More and more suites are offering MDM functionality because software makers realise the challenges of the buyer. But the depth and breadth of these offerings are not on an equal playing field. Those that are based on a bespoke system with home-grown capabilities, historical knowledge and experience as opposed to being acquired or bolted-on have developed organically to address today’s challenges.

One trusted and long-standing provider, GEP, acknowledges that the best solution is one that has never changed platforms, retains a stable base and a strong data model. As Rese Cleaver, Rese has a accountSenior Manager, PMG at GEP Worldwide, says:

“With the growing volume of data that organisations are dealing with, it just isn’t feasibly possible to continue to rely on the workforce to wrangle and reconcile it all.  To get a valid source of truth, this has to be delegated to an AI-enabled system with proven history of reliable data models that produce demonstrative results.”


In a world of hybrid ecosystems including ERP, P2P and CRM, what data can you trust? There simply cannot be multiple master data files. And today, how do we make sure that whichever master data model we use is scalable for the future as volumes of transactional data expand? These issues have been weighing procurement down for a long time. Clean and accurate master data is the key to providing trusted information on a global scale. Procurement can enable those daily micro decisions that inform the larger macro business picture on which corporate decisions are made.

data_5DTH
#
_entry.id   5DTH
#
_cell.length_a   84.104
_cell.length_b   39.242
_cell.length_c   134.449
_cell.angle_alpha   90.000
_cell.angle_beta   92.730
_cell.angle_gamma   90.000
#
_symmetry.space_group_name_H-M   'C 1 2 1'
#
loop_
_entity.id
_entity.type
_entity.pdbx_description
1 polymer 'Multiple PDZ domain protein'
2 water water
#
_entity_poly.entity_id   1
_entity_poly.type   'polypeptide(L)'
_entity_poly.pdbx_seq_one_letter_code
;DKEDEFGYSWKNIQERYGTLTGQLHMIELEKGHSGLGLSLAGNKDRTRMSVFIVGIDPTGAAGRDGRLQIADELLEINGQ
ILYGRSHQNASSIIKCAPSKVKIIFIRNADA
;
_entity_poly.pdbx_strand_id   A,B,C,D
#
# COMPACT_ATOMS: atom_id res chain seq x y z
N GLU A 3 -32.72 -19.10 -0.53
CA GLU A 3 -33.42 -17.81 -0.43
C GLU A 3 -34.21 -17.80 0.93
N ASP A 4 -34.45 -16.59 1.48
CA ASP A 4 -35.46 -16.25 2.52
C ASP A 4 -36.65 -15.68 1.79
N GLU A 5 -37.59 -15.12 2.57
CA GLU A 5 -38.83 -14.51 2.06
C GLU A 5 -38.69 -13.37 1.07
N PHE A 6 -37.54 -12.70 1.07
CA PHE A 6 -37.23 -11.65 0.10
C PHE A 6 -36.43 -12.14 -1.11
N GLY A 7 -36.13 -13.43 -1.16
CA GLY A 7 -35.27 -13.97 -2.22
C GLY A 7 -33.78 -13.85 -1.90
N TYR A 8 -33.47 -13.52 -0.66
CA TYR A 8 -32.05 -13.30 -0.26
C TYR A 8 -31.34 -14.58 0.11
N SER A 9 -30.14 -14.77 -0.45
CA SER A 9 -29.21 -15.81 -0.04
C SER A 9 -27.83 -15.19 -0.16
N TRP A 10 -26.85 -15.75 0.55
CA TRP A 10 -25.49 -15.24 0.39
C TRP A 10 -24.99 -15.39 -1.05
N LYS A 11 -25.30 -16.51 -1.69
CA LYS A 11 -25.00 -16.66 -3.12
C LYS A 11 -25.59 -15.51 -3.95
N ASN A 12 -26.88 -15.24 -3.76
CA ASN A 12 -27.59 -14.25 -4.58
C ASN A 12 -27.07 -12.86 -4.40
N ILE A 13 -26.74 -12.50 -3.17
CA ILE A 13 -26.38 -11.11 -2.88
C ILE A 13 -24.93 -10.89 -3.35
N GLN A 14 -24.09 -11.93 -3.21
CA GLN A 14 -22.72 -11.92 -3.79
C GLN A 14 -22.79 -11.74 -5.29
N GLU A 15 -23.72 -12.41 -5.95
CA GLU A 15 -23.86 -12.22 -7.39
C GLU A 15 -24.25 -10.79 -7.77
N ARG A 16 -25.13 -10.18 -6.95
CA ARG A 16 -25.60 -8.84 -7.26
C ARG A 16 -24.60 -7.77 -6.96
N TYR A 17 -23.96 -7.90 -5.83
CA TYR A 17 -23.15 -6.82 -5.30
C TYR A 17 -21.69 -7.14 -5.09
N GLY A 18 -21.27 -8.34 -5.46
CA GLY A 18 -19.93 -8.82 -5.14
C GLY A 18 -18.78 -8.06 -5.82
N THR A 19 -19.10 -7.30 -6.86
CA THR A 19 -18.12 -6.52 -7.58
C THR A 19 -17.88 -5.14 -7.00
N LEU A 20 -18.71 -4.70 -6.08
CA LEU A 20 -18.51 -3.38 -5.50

From negotiating to contracting, from onboarding to renewing and updating, the entire supplier-related process is carried out with little regard for what is already in the ERP system. Who else is managing this if not procurement? The onus is on them to make that data a safe source, so that whether you are the CFO, CMO or CIO, it is usable and trustworthy. It’s a growing challenge requiring a holistic MDM strategy, the tools that can support it and a procurement team that can make it happen.



Disclaimer: this Brand Studio article was written in conjunction with GEP

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First Voice

  1. Susan Walsh:

    This is a good article, data should sit free of any systems, and while I do advocate the use of AI & automation to help with data cleansing and classification, I firmly believe that before it can be used by these systems, it must be checked and managed by humans.

    AI can only learn from good, accurate training sets, and they can only be provided by experienced humans. If we start relying purely on automation to do this for us, we lose touch with our data and then lose the ability to know when it’s wrong, unless it’s an obvious error.